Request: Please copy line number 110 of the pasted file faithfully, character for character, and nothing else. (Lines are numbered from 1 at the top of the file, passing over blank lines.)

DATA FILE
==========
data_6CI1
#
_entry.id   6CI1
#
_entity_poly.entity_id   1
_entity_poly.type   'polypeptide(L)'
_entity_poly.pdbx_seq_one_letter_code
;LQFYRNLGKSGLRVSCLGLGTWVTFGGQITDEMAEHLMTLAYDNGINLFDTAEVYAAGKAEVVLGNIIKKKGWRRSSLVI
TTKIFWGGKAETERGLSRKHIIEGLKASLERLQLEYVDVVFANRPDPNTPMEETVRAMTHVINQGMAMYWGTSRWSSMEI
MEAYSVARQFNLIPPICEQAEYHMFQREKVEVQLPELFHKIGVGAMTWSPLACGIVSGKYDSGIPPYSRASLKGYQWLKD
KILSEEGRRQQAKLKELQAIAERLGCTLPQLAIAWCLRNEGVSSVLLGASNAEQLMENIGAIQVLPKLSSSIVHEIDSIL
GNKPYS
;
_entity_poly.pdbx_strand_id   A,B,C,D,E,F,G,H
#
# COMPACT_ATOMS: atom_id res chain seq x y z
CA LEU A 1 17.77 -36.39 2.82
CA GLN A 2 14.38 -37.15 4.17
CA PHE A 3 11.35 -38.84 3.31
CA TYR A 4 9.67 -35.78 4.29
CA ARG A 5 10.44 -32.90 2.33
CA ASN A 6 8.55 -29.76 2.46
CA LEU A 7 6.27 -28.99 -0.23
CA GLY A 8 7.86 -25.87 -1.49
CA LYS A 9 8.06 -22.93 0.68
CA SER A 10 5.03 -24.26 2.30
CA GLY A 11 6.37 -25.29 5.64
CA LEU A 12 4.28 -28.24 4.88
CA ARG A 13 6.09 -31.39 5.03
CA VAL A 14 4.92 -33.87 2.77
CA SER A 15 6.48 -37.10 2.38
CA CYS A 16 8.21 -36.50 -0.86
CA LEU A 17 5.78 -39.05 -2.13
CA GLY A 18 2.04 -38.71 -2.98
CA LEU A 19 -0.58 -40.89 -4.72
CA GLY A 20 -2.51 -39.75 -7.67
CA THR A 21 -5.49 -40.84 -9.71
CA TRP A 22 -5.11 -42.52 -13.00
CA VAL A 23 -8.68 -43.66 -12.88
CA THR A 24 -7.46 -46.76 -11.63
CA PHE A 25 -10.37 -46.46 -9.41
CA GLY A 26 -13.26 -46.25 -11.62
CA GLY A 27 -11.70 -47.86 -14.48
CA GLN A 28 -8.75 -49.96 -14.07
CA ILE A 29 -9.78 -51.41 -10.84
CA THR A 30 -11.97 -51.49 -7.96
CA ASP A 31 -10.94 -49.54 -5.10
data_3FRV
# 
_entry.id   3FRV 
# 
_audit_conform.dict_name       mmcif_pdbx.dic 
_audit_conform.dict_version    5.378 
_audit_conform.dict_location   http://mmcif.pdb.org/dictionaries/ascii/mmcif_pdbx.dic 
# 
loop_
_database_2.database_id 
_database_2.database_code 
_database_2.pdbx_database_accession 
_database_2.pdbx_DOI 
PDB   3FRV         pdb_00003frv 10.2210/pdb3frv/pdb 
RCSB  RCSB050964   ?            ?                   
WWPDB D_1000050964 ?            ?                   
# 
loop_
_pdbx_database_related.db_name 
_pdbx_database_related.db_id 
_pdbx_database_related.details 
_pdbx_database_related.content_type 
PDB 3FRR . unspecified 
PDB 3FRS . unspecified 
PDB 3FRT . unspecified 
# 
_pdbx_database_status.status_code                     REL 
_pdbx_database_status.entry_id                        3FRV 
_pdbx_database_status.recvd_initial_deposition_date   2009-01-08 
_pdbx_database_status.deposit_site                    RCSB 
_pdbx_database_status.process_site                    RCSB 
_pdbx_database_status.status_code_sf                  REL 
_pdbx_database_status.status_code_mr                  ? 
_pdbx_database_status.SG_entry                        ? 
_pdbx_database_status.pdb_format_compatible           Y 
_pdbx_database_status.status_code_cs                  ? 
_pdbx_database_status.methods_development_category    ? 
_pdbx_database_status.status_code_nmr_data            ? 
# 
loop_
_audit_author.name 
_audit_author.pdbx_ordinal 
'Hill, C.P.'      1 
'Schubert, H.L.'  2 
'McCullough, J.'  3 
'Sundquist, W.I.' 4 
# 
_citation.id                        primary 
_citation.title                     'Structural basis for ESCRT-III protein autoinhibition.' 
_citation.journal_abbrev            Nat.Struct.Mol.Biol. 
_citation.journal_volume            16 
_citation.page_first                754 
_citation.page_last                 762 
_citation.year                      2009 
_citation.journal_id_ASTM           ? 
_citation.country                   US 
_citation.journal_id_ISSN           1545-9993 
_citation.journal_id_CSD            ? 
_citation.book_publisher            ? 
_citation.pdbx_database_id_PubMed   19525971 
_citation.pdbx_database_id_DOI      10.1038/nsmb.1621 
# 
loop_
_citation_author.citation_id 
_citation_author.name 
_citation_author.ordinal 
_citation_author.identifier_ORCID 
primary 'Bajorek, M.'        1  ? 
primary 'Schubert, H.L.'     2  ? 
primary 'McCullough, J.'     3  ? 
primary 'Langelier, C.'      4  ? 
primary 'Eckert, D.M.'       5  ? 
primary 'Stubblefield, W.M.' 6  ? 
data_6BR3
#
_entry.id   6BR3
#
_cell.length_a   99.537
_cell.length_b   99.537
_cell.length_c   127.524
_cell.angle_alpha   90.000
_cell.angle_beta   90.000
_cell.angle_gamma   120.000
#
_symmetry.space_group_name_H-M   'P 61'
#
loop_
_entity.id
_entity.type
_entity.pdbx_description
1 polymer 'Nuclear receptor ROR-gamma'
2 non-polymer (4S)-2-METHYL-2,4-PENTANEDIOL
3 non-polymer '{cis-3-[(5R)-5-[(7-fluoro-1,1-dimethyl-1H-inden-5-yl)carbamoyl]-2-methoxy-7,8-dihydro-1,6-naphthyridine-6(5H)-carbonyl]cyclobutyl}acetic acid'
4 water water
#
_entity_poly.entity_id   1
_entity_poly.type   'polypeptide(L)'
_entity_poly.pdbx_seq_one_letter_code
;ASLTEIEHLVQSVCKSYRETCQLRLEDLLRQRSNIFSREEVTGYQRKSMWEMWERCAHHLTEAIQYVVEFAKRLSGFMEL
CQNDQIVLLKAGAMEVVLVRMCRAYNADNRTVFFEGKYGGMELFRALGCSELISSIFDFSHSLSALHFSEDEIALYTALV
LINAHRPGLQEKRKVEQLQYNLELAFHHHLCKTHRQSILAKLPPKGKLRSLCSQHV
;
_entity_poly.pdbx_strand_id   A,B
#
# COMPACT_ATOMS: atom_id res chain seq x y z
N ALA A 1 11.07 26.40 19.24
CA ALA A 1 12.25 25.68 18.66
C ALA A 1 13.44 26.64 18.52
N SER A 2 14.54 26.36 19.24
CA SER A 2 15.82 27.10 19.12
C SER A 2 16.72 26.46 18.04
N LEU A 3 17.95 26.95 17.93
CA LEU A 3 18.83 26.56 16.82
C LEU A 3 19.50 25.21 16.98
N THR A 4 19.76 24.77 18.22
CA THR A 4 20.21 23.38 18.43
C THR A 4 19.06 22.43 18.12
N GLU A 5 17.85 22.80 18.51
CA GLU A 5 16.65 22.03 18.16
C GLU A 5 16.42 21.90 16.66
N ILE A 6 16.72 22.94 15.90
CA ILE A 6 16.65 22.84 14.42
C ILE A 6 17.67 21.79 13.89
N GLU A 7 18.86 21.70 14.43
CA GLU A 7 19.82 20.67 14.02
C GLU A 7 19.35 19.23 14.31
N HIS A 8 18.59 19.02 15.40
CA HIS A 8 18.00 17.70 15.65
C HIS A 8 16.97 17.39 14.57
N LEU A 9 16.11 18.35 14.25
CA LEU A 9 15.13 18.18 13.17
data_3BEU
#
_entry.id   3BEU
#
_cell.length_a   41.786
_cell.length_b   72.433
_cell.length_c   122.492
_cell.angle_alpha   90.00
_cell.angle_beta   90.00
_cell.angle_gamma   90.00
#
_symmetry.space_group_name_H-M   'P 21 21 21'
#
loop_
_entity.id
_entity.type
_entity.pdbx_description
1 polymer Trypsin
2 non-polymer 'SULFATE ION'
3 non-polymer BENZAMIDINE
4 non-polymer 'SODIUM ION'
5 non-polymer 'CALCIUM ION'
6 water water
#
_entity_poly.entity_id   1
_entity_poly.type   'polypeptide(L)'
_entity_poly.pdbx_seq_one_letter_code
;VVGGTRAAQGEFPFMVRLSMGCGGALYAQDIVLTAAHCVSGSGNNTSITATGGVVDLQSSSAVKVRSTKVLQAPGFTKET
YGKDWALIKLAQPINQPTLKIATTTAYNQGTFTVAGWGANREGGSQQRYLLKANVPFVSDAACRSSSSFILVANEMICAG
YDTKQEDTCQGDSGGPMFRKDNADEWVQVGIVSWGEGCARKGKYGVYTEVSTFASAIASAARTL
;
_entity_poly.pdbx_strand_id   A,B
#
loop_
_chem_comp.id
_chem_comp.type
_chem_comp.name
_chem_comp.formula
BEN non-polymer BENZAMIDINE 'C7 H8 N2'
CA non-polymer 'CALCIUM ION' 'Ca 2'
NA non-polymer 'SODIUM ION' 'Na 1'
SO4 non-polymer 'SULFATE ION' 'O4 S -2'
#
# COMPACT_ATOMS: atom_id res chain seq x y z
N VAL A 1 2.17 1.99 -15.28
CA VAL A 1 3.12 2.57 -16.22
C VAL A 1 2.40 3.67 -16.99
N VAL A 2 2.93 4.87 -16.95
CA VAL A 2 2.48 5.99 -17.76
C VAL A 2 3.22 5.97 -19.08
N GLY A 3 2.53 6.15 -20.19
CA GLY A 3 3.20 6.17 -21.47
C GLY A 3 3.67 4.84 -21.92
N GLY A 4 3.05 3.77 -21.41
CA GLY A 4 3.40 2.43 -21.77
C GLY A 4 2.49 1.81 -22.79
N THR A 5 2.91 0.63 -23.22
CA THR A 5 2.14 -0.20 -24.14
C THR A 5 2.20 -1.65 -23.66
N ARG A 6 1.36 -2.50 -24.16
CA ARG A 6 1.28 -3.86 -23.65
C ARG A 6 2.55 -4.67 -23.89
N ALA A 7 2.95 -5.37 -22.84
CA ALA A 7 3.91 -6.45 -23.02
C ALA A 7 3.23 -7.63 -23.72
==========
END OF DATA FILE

loop_